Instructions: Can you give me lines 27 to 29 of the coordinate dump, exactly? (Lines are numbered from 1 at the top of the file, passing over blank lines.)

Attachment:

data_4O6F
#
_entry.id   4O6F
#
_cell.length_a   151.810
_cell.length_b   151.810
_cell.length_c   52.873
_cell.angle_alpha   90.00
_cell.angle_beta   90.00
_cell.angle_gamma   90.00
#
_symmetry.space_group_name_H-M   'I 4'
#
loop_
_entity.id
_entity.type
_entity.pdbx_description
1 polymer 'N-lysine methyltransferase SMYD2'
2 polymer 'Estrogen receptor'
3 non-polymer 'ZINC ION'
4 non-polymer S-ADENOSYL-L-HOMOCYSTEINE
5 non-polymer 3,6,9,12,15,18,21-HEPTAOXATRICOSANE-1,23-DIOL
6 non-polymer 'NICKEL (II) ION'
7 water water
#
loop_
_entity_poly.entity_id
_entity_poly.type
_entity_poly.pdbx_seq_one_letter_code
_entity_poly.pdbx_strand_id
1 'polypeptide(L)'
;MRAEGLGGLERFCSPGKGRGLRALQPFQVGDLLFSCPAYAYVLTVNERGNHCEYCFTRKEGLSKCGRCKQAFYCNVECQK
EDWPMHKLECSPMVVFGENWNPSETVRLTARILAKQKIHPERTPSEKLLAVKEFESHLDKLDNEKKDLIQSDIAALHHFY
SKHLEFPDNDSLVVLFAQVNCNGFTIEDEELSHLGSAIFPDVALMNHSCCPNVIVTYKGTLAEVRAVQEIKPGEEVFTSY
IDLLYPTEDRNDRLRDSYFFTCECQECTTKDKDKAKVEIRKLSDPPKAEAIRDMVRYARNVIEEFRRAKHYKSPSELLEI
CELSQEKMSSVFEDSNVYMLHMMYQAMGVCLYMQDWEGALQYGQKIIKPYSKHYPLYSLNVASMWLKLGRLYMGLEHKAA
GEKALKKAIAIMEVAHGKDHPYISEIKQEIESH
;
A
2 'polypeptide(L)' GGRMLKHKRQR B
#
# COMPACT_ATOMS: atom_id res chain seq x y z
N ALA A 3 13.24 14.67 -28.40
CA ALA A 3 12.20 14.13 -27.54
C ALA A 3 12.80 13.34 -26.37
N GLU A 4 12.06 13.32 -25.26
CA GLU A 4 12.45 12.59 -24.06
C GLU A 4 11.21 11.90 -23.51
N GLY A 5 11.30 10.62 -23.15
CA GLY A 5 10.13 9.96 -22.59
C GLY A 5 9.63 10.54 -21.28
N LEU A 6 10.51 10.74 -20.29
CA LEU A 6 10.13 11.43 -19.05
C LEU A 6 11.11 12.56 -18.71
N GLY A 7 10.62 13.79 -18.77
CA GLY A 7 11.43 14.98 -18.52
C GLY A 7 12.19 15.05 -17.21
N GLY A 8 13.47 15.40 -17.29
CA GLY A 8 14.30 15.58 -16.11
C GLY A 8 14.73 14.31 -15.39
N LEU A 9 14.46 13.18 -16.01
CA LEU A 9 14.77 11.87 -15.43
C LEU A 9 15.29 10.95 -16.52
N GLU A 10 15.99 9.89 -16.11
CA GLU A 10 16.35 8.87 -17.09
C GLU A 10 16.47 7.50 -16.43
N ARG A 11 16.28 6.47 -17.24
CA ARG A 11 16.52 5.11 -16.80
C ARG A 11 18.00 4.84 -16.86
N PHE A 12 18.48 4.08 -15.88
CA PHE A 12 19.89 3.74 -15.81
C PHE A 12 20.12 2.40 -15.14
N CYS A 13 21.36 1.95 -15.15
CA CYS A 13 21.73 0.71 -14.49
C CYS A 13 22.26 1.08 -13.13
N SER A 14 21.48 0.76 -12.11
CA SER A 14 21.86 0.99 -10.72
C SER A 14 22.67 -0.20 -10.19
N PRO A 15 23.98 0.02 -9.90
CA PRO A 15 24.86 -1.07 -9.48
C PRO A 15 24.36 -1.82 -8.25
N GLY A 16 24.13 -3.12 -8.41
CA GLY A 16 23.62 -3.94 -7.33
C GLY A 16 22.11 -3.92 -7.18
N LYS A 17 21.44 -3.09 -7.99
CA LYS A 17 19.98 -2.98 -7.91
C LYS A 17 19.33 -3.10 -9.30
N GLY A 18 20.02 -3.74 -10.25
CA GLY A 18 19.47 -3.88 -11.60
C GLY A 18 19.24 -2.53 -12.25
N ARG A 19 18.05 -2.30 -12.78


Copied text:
_entity_poly.entity_id
_entity_poly.type
_entity_poly.pdbx_seq_one_letter_code